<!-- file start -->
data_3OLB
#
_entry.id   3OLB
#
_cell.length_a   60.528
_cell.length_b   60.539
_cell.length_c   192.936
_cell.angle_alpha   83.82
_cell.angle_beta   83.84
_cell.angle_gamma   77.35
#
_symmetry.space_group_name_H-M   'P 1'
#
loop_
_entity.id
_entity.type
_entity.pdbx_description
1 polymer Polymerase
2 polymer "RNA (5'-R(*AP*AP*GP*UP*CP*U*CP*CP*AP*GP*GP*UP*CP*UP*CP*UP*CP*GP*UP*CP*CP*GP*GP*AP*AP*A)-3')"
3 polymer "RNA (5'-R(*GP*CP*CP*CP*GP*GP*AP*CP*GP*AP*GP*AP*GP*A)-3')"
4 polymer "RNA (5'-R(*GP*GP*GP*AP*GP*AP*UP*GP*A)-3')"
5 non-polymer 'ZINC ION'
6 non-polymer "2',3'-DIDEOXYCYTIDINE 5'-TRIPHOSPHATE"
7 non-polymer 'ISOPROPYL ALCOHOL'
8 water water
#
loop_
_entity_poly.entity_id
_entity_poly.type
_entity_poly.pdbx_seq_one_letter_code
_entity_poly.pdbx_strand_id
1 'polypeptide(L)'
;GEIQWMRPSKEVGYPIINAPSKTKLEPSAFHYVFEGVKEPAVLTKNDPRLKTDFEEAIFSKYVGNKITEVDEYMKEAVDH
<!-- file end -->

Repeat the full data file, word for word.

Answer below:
data_3OLB
#
_entry.id   3OLB
#
_cell.length_a   60.528
_cell.length_b   60.539
_cell.length_c   192.936
_cell.angle_alpha   83.82
_cell.angle_beta   83.84
_cell.angle_gamma   77.35
#
_symmetry.space_group_name_H-M   'P 1'
#
loop_
_entity.id
_entity.type
_entity.pdbx_description
1 polymer Polymerase
2 polymer "RNA (5'-R(*AP*AP*GP*UP*CP*U*CP*CP*AP*GP*GP*UP*CP*UP*CP*UP*CP*GP*UP*CP*CP*GP*GP*AP*AP*A)-3')"
3 polymer "RNA (5'-R(*GP*CP*CP*CP*GP*GP*AP*CP*GP*AP*GP*AP*GP*A)-3')"
4 polymer "RNA (5'-R(*GP*GP*GP*AP*GP*AP*UP*GP*A)-3')"
5 non-polymer 'ZINC ION'
6 non-polymer "2',3'-DIDEOXYCYTIDINE 5'-TRIPHOSPHATE"
7 non-polymer 'ISOPROPYL ALCOHOL'
8 water water
#
loop_
_entity_poly.entity_id
_entity_poly.type
_entity_poly.pdbx_seq_one_letter_code
_entity_poly.pdbx_strand_id
1 'polypeptide(L)'
;GEIQWMRPSKEVGYPIINAPSKTKLEPSAFHYVFEGVKEPAVLTKNDPRLKTDFEEAIFSKYVGNKITEVDEYMKEAVDH